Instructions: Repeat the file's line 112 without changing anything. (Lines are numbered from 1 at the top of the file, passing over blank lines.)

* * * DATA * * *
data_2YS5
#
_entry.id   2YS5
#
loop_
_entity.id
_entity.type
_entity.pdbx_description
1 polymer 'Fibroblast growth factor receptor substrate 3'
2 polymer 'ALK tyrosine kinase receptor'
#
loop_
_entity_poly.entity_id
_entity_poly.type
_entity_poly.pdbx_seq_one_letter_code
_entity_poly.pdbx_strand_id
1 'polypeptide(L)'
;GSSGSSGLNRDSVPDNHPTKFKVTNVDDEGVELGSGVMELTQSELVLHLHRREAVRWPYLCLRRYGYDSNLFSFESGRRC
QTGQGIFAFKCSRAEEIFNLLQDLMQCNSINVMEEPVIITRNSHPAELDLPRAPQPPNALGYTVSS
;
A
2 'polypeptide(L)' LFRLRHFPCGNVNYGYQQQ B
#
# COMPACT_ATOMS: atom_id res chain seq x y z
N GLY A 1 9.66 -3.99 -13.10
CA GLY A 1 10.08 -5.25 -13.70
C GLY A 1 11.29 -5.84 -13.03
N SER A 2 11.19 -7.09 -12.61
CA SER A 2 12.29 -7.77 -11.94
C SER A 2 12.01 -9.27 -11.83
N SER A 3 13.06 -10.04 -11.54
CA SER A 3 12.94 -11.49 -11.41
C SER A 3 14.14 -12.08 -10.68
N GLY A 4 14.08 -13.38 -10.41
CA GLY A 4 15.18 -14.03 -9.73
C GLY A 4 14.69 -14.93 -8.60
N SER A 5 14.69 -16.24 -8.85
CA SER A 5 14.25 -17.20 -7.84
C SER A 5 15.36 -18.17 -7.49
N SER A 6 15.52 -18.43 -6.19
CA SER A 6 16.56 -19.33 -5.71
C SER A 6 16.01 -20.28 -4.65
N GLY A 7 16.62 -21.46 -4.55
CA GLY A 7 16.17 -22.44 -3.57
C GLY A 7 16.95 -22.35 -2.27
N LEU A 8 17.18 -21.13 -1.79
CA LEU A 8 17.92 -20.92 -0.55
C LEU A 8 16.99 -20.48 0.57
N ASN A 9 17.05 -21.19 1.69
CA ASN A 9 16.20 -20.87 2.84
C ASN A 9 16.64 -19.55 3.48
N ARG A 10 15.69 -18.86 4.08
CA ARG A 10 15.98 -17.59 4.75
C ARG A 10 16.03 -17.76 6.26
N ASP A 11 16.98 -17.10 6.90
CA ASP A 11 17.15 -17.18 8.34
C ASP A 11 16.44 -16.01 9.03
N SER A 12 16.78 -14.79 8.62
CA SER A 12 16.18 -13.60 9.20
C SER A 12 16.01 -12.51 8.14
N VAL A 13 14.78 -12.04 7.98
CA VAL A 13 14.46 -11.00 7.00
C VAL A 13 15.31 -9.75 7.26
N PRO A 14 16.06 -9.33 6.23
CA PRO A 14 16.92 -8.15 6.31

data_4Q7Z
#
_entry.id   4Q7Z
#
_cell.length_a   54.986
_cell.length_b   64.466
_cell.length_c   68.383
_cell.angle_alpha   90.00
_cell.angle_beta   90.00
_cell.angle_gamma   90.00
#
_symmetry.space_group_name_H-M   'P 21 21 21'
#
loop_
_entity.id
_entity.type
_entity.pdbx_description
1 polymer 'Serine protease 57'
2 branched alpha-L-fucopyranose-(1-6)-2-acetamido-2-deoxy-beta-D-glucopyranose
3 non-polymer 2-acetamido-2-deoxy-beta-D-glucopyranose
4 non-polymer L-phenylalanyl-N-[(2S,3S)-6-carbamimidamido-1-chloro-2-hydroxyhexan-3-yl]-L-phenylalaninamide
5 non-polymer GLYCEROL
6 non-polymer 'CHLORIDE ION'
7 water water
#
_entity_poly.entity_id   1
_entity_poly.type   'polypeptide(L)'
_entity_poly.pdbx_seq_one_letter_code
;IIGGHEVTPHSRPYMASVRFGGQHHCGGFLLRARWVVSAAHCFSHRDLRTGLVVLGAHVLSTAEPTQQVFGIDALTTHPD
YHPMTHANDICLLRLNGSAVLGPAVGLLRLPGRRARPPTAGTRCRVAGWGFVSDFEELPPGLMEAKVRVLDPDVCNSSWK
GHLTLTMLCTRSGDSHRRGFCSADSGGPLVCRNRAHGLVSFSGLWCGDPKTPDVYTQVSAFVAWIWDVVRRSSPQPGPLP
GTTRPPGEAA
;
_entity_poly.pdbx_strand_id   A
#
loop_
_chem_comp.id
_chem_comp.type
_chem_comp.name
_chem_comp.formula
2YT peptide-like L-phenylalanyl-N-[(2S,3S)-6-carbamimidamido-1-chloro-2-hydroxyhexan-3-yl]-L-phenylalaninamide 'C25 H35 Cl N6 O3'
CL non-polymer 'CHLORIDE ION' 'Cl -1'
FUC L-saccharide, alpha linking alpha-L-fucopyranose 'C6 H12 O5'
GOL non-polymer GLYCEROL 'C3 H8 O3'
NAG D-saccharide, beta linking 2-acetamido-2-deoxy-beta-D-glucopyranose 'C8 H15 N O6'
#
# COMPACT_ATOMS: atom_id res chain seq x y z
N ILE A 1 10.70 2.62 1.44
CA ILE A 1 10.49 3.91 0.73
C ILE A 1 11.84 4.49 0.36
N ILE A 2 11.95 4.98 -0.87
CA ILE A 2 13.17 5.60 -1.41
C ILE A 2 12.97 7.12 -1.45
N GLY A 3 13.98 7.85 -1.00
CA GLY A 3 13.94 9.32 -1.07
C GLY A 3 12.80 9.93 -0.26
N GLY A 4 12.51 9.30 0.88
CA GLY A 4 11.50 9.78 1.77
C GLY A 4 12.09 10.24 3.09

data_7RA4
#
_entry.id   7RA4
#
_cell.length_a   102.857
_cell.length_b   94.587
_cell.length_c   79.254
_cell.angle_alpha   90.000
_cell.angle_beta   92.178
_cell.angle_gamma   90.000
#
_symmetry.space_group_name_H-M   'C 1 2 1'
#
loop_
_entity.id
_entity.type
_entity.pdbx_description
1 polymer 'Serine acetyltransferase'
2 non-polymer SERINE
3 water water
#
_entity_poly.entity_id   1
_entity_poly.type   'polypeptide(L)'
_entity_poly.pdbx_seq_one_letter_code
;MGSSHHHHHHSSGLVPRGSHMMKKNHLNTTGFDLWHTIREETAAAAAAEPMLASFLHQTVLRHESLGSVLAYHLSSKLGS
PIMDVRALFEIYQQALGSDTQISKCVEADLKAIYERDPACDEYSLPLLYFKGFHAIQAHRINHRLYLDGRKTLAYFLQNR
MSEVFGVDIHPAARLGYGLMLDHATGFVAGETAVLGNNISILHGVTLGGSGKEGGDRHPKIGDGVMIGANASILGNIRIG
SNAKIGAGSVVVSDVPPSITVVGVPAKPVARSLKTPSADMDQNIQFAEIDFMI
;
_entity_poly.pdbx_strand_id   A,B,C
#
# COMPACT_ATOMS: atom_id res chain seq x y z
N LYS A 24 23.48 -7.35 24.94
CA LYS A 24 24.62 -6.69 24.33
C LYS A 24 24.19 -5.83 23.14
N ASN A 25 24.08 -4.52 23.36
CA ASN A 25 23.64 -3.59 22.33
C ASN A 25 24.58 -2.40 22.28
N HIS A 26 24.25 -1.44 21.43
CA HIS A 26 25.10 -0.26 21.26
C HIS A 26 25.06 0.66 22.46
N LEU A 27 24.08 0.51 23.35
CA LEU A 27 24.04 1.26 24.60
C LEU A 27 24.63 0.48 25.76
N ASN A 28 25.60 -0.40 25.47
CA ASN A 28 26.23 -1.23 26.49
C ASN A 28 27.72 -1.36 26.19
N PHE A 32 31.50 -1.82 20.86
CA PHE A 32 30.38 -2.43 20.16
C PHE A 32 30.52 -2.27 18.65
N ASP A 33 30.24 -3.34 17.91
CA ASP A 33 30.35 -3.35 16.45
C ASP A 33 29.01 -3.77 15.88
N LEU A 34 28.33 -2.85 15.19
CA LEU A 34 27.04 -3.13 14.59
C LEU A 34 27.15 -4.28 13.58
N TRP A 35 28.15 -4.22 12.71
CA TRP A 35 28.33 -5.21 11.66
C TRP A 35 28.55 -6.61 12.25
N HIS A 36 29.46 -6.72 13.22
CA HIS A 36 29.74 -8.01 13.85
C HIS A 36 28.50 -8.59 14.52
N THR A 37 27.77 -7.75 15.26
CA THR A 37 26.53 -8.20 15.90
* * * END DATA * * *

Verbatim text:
# COMPACT_ATOMS: atom_id res chain seq x y z